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Mathematical Treasure: De Morgan’s Budget of Paradoxes

Author(s): 
Frank J. Swetz (The Pennsylvania State University)

Augustus De Morgan (1806-1871), a British mathematician remembered mainly for his work in logic, was also a devoted popularizer of mathematics. He was very much interested in mathematics education and felt strongly that those who do mathematics should be familiar with its development. His Budget of Paradoxes, 1872, evolved from a series of letters de Morgan published in the London periodical Athenaeum in the years 1863-1866. He revised and extended this collection of letters into a book, but died before publishing it. His wife Sofia completed this task. The book is witty and amusing and focuses around the accomplishments of dissenters or “paradoxers” who follow a different approach to various tasks and succeed in making discoveries and accomplishments.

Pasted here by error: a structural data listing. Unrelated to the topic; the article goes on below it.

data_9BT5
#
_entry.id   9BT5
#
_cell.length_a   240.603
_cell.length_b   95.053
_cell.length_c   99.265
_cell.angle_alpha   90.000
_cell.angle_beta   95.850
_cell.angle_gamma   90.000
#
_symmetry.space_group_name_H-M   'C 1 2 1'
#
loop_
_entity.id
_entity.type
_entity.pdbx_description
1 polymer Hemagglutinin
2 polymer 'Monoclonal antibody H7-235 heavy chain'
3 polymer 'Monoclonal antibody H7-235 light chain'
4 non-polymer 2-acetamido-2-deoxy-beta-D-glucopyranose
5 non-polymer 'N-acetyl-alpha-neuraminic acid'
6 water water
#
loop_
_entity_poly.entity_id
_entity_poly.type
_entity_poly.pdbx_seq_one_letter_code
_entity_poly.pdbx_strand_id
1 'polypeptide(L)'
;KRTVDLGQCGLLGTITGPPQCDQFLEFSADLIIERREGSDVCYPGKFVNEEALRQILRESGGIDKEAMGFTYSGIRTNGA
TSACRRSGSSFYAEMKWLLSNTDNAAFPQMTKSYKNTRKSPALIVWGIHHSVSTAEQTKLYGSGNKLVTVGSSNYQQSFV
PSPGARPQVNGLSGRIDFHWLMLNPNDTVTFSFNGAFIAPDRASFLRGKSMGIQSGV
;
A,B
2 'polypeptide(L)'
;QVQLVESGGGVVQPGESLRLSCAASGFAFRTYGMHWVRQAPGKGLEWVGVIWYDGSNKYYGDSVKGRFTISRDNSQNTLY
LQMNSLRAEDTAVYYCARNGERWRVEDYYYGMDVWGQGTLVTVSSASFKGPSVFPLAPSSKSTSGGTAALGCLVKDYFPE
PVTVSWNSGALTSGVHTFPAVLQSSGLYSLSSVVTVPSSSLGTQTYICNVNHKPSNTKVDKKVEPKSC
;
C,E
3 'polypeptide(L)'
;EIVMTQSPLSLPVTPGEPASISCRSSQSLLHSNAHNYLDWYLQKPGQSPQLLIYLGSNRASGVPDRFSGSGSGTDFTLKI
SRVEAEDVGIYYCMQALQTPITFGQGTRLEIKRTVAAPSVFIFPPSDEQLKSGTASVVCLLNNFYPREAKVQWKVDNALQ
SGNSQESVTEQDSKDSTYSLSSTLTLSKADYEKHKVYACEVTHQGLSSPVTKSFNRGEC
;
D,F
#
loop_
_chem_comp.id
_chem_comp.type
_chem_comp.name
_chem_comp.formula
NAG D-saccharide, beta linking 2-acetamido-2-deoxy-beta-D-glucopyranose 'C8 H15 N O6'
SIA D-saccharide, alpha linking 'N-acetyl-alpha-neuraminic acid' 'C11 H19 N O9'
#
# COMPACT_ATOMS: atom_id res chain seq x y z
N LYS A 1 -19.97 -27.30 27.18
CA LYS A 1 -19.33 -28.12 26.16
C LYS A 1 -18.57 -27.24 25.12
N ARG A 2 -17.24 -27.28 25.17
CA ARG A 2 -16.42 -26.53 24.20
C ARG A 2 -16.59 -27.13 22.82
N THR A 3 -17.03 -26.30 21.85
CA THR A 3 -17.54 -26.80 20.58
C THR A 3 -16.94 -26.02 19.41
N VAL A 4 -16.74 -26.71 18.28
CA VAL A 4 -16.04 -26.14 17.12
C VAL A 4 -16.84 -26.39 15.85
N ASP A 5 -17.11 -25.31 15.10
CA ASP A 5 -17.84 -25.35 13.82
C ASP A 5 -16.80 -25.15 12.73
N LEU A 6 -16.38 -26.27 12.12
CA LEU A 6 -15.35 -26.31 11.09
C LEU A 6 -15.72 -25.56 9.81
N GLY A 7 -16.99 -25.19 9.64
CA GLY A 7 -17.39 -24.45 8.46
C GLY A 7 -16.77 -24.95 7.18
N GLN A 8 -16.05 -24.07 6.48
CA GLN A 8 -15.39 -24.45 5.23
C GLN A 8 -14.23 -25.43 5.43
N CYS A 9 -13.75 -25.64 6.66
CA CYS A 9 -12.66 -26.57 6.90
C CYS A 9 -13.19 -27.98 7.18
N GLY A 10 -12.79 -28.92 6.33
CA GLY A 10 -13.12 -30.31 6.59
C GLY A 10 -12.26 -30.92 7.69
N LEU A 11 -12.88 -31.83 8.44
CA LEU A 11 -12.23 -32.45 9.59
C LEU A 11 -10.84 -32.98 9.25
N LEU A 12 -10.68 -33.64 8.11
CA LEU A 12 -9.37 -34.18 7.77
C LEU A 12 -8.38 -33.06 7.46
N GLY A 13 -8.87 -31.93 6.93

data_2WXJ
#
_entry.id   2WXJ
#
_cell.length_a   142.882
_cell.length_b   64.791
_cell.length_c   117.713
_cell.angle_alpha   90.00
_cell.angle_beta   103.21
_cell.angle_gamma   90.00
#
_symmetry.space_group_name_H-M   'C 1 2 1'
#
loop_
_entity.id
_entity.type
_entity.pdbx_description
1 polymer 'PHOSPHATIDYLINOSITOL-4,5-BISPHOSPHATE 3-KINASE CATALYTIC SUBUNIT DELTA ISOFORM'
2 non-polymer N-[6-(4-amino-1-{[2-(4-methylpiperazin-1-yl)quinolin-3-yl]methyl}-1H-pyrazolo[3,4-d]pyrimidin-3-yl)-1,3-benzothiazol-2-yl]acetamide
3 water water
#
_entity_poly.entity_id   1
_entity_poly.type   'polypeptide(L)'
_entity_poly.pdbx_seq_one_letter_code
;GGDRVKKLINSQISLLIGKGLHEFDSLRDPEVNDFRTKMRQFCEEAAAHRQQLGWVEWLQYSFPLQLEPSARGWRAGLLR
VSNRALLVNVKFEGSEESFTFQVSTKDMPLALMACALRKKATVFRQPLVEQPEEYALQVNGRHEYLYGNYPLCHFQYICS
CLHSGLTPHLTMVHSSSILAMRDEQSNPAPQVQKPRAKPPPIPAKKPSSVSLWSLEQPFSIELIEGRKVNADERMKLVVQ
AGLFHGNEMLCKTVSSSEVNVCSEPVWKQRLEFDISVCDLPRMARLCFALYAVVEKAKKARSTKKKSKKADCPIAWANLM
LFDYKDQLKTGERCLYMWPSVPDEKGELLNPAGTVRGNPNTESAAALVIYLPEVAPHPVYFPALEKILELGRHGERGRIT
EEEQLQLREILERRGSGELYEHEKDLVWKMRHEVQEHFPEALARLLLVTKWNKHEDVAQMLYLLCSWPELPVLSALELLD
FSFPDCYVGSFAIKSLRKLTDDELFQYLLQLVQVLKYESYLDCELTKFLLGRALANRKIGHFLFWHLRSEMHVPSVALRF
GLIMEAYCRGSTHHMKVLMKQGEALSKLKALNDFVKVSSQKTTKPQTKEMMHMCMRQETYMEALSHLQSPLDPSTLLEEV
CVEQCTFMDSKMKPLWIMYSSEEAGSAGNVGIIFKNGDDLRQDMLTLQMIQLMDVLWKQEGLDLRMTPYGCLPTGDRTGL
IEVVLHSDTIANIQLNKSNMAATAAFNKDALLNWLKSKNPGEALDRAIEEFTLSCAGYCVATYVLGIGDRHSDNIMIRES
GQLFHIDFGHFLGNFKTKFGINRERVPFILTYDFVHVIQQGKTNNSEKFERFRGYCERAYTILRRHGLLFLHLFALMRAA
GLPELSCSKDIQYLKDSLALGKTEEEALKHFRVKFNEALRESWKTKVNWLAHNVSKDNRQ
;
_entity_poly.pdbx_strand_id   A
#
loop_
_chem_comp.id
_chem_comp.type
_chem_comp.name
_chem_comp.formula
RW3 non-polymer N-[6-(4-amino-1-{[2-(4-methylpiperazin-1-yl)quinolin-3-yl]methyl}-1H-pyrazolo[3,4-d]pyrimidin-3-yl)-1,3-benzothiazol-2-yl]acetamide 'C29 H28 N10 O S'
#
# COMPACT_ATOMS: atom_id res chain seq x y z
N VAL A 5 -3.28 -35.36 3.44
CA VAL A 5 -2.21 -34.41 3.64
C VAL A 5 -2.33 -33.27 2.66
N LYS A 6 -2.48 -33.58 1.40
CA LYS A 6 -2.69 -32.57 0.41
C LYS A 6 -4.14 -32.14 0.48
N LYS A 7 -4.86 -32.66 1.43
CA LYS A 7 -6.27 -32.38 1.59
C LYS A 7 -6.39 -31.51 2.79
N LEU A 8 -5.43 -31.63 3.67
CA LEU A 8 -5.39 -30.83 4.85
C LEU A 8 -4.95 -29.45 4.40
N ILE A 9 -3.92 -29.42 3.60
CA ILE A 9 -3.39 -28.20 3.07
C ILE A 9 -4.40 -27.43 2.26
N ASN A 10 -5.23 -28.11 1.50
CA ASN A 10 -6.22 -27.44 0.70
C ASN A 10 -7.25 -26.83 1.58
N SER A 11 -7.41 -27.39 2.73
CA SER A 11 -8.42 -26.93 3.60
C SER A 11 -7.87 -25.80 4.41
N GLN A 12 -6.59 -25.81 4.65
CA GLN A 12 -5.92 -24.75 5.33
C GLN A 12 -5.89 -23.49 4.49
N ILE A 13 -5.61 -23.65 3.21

Title page of Augustus De Morgan's Budget of Paradoxes.

A review of William Frend’s Principles of Algebra (1796) is found on page 117 and reflects the state of controversy the development of algebra was experiencing.

Page 117 of Augustus De Morgan's Budget of Paradoxes.

The images above are presented courtesy of the University of Pennsylvania Libraries.

Index to Mathematical Treasures

Frank J. Swetz (The Pennsylvania State University), "Mathematical Treasure: De Morgan’s Budget of Paradoxes," Convergence (October 2016)

Dummy View - NOT TO BE DELETED